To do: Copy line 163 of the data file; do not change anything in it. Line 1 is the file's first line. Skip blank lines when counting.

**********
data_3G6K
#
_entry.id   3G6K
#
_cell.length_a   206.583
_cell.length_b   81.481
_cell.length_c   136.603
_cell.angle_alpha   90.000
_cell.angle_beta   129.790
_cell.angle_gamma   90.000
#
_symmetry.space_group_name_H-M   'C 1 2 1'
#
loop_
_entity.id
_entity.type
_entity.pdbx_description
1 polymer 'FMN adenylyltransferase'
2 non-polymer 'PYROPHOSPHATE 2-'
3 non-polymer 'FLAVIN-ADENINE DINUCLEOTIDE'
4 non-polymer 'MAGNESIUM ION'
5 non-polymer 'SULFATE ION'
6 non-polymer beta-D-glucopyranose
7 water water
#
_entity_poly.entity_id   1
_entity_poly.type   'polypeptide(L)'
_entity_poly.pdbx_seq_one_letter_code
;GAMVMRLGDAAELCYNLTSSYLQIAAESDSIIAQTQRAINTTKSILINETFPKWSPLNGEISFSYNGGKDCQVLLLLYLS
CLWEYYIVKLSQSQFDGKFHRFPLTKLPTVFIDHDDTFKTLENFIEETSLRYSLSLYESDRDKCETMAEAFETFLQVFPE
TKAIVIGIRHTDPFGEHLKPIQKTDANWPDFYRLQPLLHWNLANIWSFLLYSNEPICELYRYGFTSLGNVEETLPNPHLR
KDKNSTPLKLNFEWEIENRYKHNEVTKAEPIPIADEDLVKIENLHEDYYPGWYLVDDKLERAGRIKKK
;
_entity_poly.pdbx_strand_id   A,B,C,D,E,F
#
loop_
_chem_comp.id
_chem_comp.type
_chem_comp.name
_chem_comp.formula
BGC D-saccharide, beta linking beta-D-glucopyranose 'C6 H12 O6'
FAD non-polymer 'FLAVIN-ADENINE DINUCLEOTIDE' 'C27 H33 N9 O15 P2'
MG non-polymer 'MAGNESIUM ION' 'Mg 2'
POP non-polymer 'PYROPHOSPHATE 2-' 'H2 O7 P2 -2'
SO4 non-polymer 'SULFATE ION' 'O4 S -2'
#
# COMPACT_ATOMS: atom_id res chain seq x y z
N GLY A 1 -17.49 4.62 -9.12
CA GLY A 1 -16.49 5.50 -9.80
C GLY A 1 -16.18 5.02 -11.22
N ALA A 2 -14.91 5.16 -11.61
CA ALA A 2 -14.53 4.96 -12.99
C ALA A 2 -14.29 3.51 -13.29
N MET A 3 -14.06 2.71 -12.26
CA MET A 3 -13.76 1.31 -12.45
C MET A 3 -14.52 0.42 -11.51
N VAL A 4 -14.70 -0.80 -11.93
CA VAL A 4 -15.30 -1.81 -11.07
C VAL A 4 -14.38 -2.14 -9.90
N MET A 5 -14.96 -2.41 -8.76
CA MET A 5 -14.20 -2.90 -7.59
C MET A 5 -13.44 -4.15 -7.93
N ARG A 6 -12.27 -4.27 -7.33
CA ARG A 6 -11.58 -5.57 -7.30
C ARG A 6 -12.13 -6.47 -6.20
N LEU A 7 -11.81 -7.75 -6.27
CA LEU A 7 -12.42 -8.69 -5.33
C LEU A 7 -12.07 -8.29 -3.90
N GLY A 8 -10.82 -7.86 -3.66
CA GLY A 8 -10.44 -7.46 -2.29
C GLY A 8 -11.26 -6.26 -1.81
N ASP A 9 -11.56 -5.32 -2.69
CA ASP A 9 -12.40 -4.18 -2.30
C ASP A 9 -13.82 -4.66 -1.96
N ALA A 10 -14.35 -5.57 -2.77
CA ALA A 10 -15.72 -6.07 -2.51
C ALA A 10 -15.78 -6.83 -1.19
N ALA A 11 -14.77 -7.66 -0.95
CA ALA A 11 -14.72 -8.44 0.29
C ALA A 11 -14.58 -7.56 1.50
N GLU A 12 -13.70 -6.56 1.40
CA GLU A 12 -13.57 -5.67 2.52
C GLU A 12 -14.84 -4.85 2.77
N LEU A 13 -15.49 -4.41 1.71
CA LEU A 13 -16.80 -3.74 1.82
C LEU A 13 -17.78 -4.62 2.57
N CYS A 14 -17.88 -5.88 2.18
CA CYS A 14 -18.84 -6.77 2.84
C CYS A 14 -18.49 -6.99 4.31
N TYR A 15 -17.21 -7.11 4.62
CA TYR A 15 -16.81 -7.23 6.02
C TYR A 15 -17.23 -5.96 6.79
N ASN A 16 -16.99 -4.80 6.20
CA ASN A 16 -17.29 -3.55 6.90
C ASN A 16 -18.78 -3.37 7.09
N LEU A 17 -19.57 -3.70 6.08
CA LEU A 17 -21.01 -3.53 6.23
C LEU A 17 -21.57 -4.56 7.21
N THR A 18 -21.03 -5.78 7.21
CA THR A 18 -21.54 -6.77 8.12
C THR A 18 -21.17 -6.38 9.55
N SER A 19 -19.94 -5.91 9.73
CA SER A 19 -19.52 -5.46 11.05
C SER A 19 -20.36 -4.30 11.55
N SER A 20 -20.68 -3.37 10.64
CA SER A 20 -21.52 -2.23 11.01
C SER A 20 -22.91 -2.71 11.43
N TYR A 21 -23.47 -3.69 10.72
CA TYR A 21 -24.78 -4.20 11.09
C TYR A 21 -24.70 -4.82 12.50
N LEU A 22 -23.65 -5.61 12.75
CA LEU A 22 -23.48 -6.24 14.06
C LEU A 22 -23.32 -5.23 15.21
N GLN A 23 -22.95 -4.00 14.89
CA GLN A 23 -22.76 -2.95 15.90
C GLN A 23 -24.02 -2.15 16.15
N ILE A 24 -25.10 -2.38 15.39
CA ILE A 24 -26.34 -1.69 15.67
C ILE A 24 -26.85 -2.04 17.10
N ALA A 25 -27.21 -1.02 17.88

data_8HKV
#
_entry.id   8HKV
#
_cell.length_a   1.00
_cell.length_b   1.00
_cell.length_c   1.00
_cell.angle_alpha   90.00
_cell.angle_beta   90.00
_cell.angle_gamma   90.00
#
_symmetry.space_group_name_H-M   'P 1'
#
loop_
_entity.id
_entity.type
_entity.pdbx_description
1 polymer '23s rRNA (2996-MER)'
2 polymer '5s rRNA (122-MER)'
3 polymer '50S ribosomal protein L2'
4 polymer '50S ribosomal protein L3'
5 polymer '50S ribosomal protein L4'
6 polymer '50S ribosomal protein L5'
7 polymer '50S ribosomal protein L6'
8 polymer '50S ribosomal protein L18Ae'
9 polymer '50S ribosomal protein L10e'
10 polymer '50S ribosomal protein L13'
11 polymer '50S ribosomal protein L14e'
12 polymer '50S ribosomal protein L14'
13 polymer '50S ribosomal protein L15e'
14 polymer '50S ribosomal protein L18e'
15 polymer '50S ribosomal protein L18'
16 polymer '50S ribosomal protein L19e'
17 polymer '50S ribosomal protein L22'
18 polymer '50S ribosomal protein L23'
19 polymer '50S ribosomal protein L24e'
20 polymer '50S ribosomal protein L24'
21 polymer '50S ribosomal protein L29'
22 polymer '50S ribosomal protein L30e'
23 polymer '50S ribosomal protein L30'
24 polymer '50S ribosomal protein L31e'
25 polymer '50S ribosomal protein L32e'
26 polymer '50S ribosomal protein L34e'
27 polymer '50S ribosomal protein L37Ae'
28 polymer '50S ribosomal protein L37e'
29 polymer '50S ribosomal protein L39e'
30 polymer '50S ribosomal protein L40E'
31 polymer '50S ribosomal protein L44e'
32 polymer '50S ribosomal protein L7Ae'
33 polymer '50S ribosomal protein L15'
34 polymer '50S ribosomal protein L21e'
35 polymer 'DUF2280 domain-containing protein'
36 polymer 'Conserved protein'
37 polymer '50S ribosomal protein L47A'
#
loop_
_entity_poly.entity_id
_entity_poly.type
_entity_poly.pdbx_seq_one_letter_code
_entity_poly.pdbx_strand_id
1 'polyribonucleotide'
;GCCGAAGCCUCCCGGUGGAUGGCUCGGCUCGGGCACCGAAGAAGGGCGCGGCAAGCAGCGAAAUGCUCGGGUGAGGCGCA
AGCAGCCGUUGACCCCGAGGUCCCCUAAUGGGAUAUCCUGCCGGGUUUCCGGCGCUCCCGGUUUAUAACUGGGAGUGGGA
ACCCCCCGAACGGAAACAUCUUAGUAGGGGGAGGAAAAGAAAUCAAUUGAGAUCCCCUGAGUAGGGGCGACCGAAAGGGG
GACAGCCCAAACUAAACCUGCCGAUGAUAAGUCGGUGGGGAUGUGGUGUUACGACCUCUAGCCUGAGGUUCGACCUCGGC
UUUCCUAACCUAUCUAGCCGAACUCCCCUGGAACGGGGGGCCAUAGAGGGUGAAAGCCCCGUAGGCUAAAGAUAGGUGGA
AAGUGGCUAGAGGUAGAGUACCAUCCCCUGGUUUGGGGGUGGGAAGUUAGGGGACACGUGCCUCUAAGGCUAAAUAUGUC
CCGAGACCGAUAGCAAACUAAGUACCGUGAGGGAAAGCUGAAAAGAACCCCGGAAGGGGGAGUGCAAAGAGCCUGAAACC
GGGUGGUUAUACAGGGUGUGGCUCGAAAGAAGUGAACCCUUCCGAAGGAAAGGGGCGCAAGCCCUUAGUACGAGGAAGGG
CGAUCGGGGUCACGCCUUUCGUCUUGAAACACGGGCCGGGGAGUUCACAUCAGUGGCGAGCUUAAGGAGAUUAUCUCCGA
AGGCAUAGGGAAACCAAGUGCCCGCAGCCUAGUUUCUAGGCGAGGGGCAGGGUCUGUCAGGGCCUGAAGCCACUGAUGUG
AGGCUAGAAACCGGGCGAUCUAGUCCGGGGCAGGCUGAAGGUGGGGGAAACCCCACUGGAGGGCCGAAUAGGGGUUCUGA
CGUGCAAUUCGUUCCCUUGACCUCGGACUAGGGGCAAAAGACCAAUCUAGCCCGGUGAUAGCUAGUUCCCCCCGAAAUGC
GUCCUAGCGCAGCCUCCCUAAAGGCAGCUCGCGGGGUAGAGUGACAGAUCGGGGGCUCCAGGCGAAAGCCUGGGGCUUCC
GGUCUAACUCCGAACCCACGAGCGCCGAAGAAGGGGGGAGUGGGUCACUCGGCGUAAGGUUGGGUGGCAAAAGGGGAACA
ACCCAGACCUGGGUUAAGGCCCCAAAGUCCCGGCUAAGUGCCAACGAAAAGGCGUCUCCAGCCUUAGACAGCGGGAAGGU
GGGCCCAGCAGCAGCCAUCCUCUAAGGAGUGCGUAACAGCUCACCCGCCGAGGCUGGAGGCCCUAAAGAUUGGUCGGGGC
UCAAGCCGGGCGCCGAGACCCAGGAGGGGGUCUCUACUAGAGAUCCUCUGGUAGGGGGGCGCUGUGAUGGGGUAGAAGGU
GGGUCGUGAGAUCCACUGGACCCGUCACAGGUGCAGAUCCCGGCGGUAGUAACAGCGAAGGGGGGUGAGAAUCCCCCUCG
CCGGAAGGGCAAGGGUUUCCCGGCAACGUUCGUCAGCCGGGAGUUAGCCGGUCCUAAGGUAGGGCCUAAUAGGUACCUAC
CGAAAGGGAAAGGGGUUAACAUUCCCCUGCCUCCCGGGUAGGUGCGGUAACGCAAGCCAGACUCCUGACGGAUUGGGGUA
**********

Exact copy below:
26 polymer '50S ribosomal protein L34e'